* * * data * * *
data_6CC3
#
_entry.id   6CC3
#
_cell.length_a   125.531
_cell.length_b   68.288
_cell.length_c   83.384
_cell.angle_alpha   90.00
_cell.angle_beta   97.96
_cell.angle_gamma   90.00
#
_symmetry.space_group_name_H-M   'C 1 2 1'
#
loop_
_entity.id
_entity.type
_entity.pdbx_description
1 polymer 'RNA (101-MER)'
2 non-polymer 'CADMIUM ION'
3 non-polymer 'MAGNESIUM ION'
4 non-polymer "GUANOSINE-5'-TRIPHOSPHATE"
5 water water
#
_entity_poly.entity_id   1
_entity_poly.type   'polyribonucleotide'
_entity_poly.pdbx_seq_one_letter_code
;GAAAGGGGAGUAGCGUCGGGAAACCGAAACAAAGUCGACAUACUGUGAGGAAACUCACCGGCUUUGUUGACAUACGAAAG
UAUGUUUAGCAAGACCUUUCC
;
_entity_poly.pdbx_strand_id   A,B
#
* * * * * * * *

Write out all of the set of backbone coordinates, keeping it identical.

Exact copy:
data_6CC3
#
_entry.id   6CC3
#
_cell.length_a   125.531
_cell.length_b   68.288
_cell.length_c   83.384
_cell.angle_alpha   90.00
_cell.angle_beta   97.96
_cell.angle_gamma   90.00
#
_symmetry.space_group_name_H-M   'C 1 2 1'
#
loop_
_entity.id
_entity.type
_entity.pdbx_description
1 polymer 'RNA (101-MER)'
2 non-polymer 'CADMIUM ION'
3 non-polymer 'MAGNESIUM ION'
4 non-polymer "GUANOSINE-5'-TRIPHOSPHATE"
5 water water
#
_entity_poly.entity_id   1
_entity_poly.type   'polyribonucleotide'
_entity_poly.pdbx_seq_one_letter_code
;GAAAGGGGAGUAGCGUCGGGAAACCGAAACAAAGUCGACAUACUGUGAGGAAACUCACCGGCUUUGUUGACAUACGAAAG
UAUGUUUAGCAAGACCUUUCC
;
_entity_poly.pdbx_strand_id   A,B
#